APL Colloquium

September 16, 2022

Colloquium Topic: Design Aspects of Multifuntion Phased Array Radars and Future Research Directions

The fast evolution of RF technology enables the development of new creative phased arrays architectures that offer unprecedented performance for communication, remote sensing, and weather observation. Fast volumetric scanning updates (< 20 secs), and wide-scanning (90 to 170 deg.) with ultra-low cross-polarization isolation (< 40 dB) are some of the main features of new phased array architectures. An overview of current and new trends in phased-array architectures and technology for multifunction, reconfigurable, shared-apertures, multiband, and ultra-wideband arrays and radar systems, focusing on scanning performance including mmWave technology will be presented.



Colloquium Speaker: Jorge Salazar-CerreƱo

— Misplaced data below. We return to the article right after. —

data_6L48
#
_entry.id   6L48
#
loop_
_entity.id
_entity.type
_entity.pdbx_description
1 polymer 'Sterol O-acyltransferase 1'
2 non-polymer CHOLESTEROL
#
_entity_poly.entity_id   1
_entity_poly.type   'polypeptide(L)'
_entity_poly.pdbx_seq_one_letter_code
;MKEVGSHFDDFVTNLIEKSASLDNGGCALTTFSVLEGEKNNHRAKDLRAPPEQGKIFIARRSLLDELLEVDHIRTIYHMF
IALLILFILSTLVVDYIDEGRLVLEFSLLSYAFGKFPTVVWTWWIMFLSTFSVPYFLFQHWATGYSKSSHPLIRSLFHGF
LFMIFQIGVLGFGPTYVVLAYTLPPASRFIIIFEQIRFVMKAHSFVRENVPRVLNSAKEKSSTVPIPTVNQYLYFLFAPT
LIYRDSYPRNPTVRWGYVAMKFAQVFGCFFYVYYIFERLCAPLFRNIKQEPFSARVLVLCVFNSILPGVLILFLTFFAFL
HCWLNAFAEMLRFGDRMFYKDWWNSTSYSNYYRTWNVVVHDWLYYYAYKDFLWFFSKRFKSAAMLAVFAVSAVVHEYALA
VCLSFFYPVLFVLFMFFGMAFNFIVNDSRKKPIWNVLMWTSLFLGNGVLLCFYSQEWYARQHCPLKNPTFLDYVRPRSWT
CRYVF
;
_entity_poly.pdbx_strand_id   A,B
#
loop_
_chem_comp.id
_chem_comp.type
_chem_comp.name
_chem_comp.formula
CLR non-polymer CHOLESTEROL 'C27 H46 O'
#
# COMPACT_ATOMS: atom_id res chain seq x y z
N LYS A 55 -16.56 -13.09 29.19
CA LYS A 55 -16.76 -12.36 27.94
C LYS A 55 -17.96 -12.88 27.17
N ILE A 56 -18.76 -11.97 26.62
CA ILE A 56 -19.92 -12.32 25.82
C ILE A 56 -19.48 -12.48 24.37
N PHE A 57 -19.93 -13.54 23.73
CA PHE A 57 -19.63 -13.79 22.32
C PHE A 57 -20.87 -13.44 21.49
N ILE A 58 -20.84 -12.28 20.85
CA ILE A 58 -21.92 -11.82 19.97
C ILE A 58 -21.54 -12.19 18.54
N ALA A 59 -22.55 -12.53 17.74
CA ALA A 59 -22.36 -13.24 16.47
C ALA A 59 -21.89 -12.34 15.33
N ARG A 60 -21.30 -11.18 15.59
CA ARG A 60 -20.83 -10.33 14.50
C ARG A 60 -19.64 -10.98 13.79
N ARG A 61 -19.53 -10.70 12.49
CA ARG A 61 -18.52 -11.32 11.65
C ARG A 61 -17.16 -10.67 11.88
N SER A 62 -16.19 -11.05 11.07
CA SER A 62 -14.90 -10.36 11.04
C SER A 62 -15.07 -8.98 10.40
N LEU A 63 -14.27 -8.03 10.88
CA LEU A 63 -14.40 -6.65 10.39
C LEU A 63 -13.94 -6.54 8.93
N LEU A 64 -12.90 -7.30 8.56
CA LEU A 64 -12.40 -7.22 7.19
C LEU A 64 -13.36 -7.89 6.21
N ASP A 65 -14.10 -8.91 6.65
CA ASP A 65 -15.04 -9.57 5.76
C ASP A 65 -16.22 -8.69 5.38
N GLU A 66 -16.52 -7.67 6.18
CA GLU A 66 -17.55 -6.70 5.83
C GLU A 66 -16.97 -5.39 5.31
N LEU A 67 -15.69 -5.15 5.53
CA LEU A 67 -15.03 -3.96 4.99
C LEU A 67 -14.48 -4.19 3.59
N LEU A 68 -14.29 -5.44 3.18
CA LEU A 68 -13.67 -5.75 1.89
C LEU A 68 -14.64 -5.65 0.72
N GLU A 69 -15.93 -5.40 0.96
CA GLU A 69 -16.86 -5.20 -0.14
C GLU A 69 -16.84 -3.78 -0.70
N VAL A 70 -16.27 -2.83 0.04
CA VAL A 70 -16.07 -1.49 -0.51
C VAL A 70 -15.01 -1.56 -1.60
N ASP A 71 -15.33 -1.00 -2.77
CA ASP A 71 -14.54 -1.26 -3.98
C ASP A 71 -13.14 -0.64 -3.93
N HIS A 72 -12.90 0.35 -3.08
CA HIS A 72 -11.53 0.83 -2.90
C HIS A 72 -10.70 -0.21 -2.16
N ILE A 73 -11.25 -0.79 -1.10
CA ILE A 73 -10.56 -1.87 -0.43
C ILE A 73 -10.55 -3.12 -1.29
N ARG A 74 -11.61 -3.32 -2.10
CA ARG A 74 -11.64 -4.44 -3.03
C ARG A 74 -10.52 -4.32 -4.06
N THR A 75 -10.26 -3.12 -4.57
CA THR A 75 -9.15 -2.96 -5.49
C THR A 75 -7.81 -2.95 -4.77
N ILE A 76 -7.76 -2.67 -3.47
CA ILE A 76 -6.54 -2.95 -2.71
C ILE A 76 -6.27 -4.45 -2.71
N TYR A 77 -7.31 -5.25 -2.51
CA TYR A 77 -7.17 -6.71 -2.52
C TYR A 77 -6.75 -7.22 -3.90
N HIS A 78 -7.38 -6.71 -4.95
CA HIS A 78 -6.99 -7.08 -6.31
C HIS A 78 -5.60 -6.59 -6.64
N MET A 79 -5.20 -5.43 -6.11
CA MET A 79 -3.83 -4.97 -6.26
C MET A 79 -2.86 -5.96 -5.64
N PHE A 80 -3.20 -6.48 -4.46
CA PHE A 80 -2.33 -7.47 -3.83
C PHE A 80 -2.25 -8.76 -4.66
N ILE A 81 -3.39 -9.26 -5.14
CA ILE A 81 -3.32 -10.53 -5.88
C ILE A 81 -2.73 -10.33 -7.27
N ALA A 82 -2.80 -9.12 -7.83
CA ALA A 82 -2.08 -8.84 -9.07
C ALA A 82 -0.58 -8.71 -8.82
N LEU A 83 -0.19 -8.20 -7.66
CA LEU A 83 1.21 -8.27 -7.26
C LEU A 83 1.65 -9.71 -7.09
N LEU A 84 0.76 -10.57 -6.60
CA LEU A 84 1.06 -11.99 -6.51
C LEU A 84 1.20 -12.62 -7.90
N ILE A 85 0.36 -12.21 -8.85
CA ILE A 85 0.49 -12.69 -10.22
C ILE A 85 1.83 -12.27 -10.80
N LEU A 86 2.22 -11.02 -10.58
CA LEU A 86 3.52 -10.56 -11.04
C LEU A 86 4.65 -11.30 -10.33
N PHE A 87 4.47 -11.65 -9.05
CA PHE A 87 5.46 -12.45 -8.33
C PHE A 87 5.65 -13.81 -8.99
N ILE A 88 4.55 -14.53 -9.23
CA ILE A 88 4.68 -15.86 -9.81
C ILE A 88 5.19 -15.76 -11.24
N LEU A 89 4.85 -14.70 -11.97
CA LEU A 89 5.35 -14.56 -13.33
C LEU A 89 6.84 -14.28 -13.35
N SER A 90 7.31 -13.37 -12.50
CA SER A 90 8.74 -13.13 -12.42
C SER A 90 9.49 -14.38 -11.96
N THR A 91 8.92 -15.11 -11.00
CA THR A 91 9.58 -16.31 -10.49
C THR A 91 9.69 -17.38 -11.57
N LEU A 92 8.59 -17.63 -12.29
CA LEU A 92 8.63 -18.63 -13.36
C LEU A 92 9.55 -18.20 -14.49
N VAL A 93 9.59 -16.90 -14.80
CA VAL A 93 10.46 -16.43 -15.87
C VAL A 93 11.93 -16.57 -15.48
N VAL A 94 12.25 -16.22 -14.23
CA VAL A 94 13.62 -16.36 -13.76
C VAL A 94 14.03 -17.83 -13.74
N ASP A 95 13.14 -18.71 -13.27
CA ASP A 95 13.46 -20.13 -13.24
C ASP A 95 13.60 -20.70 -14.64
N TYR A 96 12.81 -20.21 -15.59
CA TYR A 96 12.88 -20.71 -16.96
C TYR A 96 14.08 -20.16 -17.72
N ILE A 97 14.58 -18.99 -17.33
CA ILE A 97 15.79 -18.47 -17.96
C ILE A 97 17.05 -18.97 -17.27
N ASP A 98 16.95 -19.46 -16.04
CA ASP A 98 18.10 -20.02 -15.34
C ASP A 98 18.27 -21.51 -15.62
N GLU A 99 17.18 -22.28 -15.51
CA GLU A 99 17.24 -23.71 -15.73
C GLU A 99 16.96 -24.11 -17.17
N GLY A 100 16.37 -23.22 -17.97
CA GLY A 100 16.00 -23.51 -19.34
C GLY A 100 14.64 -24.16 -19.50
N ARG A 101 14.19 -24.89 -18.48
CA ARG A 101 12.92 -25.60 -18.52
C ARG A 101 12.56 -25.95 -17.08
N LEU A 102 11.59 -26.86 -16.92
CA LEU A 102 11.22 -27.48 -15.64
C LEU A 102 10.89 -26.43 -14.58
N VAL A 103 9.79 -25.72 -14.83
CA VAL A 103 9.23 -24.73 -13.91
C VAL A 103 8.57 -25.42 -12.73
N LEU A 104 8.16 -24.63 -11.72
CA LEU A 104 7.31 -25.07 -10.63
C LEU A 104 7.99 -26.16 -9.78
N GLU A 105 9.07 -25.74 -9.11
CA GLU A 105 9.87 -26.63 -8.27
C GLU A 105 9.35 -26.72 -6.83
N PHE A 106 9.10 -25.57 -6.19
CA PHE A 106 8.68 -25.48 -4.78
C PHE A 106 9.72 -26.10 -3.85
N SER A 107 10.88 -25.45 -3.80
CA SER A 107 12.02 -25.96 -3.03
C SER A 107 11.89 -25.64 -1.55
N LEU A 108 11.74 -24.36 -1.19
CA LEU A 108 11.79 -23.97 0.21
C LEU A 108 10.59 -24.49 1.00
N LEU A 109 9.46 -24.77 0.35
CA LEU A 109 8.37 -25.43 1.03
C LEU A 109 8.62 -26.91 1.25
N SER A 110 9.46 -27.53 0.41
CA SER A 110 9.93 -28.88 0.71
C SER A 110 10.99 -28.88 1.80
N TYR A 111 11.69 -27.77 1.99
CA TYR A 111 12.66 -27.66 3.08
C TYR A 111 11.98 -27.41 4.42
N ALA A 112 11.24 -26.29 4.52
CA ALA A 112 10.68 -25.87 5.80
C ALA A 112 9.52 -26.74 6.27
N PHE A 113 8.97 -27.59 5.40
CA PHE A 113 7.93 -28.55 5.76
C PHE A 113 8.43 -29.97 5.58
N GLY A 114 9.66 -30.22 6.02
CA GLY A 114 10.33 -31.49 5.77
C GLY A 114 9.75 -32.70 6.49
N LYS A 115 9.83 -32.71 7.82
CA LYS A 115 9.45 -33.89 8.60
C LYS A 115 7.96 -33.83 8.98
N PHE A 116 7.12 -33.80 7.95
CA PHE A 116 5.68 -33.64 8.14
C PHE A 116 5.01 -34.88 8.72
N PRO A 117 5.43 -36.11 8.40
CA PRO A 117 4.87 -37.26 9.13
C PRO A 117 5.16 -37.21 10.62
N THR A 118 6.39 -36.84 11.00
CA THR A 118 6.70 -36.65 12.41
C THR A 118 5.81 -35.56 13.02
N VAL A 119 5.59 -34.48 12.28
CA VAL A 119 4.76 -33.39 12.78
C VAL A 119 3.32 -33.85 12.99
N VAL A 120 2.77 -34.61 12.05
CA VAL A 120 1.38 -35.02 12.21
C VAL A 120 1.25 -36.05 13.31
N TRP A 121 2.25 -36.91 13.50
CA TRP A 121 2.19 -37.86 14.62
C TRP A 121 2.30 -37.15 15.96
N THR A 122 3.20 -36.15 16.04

Jorge L. Salazar-Cerreño received a B.S. In ECE from the University Antenor Orrego, Trujillo, Peru, and an M.S. degree in ECE from the University of Puerto Rico, Mayaguez (UPRM). In 2011, he received his Ph.D. degree in ECE from the University of Massachusetts, Amherst.  His Ph.D. research focused on development of low-cost dual-polarized active phased array antennas (APAA) for the Engineering Research Center for Collaborative Adaptive Sensing of the Atmosphere (CASA). After graduation, Dr. Salazar-Cerreño was awarded a prestigious National Center for Atmospheric Research (NCAR) Advanced Study Program (ASP) postdoctoral fellowship.  At NCAR, he worked at the Earth Observing Laboratory (EOL) division developing airborne technology for two-dimensional, electronically scanned, dual-pol phased array radars for atmospheric research. This is a critical tool for studying weather and related hazards, especially for retrieving dynamic and microphysical characteristics of clouds and precipitation over rugged terrain or the open ocean, where other radar systems can have major limitations. In July 2014, he joined the Advanced Radar Research Center (ARRC) at The University of Oklahoma as a research scientist, and became an associate professor at the School of Electrical and Computer Engineering in August 2021.  His research interests include high-performance, broadband antennas for dual-polarized phased array radar applications; array antenna architecture for reconfigurable radar systems; APAA; Tx/Rx modules; radome EM modeling; and RF and hardware development for characterizing and calibrating APAA and millimeter-wave antennas. In 2019, Dr. Salazar was awarded a William H. Barkow Presidential Professorship. Presidential Professors inspire their students, mentor their undergraduate and graduate students in the process of research and creative scholarly activity within their discipline, and exemplify to their students and their colleagues the ideals of a scholar through their endeavors in teaching; research and creative scholarly activity; and professional and university service and public outreach.  Dr. Salazar is a senior member of the IEEE and currently serves as a reviewer for IEEE Transactions on Antennas and Propagation (TAP), IET Microwaves, Antennas and Propagation (IET), the Journal of Atmospheric and Oceanic Technology (JTECH), IEEE Transactions on Geoscience and Remote Sensing (TGARS), John Wiley and Sons, and the Radio Science Journal.  https://www.ou-arrc-paard.com/